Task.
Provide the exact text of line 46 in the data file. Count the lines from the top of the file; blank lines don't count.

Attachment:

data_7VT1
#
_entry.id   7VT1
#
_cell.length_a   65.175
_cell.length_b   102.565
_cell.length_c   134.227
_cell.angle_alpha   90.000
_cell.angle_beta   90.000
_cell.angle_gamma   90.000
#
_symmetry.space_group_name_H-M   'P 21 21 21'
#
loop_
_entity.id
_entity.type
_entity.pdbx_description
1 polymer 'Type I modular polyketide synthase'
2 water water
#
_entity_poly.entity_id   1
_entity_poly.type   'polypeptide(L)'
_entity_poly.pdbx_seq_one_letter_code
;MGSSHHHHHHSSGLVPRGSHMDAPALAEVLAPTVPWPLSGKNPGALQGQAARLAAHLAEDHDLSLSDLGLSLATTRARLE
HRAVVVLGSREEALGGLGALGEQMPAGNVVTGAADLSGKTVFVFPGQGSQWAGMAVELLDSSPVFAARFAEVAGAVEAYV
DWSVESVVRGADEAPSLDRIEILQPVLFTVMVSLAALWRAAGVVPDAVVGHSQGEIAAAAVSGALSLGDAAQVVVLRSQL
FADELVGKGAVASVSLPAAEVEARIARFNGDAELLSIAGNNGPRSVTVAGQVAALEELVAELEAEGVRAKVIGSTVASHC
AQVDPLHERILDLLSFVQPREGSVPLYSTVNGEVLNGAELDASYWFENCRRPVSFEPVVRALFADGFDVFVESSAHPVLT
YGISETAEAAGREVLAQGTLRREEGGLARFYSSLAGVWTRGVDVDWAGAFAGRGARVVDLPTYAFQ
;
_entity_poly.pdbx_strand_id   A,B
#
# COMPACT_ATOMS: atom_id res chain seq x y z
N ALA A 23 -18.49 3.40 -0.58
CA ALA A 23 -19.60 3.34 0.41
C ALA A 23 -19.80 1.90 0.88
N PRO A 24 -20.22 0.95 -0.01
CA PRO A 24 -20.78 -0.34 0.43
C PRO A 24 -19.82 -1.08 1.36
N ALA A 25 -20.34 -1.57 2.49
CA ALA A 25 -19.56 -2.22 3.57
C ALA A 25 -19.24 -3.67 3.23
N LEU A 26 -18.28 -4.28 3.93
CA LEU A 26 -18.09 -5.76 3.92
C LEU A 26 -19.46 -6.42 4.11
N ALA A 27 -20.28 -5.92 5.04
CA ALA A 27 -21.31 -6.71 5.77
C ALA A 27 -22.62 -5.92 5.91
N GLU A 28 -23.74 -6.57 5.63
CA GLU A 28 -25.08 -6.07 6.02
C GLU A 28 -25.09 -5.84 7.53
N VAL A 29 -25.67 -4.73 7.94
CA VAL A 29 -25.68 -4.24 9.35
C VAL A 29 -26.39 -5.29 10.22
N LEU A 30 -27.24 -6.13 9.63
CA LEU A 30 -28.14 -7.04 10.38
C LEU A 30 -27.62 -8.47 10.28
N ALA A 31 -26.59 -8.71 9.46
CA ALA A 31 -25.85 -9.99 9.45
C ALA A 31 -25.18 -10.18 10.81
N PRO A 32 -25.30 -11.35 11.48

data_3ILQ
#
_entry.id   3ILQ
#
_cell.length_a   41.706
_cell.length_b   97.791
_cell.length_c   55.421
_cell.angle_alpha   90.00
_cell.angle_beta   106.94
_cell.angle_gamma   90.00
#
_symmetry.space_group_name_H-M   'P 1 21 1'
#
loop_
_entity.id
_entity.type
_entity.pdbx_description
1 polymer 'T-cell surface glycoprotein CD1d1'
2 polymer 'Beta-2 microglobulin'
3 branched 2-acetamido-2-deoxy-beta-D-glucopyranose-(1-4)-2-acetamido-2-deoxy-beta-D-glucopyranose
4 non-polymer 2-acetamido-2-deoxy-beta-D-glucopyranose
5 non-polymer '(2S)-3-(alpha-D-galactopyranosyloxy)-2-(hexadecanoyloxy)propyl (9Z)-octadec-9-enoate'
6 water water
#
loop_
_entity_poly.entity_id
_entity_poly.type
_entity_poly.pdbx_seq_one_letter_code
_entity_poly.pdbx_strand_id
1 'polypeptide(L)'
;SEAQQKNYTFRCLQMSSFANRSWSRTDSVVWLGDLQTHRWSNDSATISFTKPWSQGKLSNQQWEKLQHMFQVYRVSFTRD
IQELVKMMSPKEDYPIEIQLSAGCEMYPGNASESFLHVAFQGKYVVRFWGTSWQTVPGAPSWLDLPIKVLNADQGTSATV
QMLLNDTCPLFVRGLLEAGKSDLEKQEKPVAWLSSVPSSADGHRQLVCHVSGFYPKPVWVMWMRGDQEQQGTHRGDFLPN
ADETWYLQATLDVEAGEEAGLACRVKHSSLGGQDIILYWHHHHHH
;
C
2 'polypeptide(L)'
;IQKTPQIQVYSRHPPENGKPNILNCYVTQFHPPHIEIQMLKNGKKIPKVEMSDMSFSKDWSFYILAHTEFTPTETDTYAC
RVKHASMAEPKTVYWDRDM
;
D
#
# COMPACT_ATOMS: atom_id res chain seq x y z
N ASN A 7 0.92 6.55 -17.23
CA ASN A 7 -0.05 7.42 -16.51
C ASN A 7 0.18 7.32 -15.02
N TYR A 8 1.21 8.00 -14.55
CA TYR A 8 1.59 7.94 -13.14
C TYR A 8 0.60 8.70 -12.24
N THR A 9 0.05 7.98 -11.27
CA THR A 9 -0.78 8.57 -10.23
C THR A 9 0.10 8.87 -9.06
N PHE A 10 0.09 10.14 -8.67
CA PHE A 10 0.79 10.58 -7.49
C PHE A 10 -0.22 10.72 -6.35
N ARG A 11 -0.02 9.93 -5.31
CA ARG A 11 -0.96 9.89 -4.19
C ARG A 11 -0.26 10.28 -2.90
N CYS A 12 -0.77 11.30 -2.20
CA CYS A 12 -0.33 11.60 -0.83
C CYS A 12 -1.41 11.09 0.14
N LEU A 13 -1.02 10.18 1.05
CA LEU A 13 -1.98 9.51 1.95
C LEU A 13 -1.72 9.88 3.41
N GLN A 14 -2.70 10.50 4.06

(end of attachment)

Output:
N ALA A 27 -20.28 -5.92 5.04